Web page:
Chronicle of Week recently published Haley Thompson’s article “Neurocore Maximizes Performance”. The article discusses the latest training that helps athletes rise to the top of their field.

With the heightened competition in professional sports, where each athlete is at the top of their field in physical strength and speed, they often need an edge to become the elite. However, training is no longer only focused on improving the reactions of the body. Instead, it is focused on improving mental strength and focus. Learn more about Neurocore at Crunchbase.

When top performers do well, it often happens consistently. These athletes are capable of bringing their A-game to every game, instead of only performing well in certain instances. This is largely due to their ability to get “into the zone” where muscle memory takes over the conscious thoughts of the athlete. This allows them to make decisions in seconds and allows them to do so confidently. When athletes don’t perform well, it is often because they are dealing with an overabundance of adrenaline.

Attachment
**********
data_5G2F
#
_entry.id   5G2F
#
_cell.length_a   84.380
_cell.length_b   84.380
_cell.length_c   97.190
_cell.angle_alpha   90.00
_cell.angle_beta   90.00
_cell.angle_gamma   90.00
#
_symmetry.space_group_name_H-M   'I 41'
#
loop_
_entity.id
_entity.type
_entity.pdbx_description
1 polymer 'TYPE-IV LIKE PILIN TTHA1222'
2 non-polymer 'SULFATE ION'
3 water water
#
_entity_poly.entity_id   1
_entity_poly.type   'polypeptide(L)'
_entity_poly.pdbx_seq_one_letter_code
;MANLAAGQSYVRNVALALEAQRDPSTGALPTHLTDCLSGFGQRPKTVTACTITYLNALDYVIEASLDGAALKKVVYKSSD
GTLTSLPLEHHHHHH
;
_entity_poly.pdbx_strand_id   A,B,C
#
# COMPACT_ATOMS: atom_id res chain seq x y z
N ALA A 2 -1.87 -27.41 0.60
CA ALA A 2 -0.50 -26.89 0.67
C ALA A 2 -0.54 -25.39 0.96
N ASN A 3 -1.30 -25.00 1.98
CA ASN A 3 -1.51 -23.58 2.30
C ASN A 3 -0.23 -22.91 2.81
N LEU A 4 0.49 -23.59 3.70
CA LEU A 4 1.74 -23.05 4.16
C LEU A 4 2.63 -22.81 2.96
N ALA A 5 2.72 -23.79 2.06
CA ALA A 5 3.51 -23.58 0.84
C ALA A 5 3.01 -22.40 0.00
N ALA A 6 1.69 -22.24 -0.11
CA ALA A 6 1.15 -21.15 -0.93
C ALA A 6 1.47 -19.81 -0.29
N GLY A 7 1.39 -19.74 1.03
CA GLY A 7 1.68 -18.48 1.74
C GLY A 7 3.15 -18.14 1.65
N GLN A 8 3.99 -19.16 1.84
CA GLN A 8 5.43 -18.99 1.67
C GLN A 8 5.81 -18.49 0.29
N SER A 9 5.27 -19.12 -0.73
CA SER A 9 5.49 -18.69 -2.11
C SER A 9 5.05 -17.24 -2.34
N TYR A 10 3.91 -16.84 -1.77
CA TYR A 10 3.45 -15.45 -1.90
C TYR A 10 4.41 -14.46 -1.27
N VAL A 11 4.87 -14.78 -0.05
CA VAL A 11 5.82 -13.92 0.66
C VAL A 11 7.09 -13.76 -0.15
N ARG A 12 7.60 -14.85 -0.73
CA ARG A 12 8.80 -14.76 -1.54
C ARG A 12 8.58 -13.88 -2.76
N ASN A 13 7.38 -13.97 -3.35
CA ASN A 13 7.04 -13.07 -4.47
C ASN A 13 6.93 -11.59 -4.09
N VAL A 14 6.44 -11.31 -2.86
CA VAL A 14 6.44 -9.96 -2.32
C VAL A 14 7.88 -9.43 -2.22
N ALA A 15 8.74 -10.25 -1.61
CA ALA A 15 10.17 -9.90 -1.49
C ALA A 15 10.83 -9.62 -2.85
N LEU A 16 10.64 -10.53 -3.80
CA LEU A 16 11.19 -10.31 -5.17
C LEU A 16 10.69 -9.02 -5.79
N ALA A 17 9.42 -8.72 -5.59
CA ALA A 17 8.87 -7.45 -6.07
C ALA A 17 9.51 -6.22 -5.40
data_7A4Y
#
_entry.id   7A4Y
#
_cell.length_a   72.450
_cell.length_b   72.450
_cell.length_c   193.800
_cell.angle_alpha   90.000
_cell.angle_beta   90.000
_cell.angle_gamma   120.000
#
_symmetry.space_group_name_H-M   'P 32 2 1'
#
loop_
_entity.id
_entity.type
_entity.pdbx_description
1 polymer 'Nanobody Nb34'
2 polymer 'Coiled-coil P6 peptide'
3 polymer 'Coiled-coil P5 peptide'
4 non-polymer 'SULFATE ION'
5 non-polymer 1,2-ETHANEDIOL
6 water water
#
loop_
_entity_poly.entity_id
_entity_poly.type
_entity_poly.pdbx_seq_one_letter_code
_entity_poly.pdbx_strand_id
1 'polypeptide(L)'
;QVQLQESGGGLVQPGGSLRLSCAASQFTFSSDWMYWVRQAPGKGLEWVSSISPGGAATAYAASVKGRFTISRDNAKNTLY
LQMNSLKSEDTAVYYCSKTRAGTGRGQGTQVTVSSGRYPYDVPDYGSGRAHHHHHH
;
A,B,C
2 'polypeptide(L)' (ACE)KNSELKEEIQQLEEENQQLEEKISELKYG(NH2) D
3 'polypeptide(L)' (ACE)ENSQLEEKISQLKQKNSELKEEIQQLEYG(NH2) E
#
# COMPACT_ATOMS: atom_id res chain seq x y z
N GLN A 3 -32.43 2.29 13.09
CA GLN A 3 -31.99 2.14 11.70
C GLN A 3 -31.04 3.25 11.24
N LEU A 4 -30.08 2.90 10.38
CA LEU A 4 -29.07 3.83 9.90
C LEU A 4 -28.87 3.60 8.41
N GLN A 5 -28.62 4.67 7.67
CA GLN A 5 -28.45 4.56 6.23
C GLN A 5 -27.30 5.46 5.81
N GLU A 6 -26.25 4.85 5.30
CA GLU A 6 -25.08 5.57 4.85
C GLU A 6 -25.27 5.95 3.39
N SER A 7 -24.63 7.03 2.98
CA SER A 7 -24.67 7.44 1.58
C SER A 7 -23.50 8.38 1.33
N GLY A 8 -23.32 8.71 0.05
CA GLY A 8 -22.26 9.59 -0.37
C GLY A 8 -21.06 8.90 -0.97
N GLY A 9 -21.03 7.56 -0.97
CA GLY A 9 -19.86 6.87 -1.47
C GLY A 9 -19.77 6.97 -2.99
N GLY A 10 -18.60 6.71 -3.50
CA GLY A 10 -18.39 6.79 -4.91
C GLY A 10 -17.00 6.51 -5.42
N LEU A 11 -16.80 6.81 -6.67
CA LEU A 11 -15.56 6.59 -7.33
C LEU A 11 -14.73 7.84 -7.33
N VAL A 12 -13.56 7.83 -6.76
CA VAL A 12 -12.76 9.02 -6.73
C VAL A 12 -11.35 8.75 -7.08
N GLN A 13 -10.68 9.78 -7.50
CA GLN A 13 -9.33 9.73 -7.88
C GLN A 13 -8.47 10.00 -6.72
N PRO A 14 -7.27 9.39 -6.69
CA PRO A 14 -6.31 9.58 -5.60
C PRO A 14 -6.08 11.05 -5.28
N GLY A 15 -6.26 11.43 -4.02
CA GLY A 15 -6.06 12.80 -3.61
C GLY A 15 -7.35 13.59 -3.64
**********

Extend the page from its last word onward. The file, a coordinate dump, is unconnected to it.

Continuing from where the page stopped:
Competition will often cause stress, creating an abundance of adrenaline that fuels the brain. When it is overwhelmed with the chemical, the body and the mind do not perform as well, and it causes stress.

To beat the stress and get into the zone, athletes are beginning to train their brains at brain training facilities like Neurocore Brain Performance Centers. It uses the latest in neuroscience and biofeedback techniques to train the mind and motivate it. One such athlete that has used the training is Kirk Cousins. After a brilliant performance throughout his career as a collegiate player, Cousins struggled when he first entered into the professional arena. However, after training his brain with Dr. Tim Royer and his staff at Neurocore, Cousins was able to regain his footing and perform even better.


Neurocore has a variety of locations in Michigan and several locations in Florida. They monitor the brain activity of the client to see the electrical activity as well as their breathing and heart rates. As they watch a video, their brains will either show that they are focused and relaxed or distracted. When they become distracted, the video stops. However, when they focus again, the video begins again. This encourages the brain to stay relaxed and focused, improving performance. Read more about Neurocore at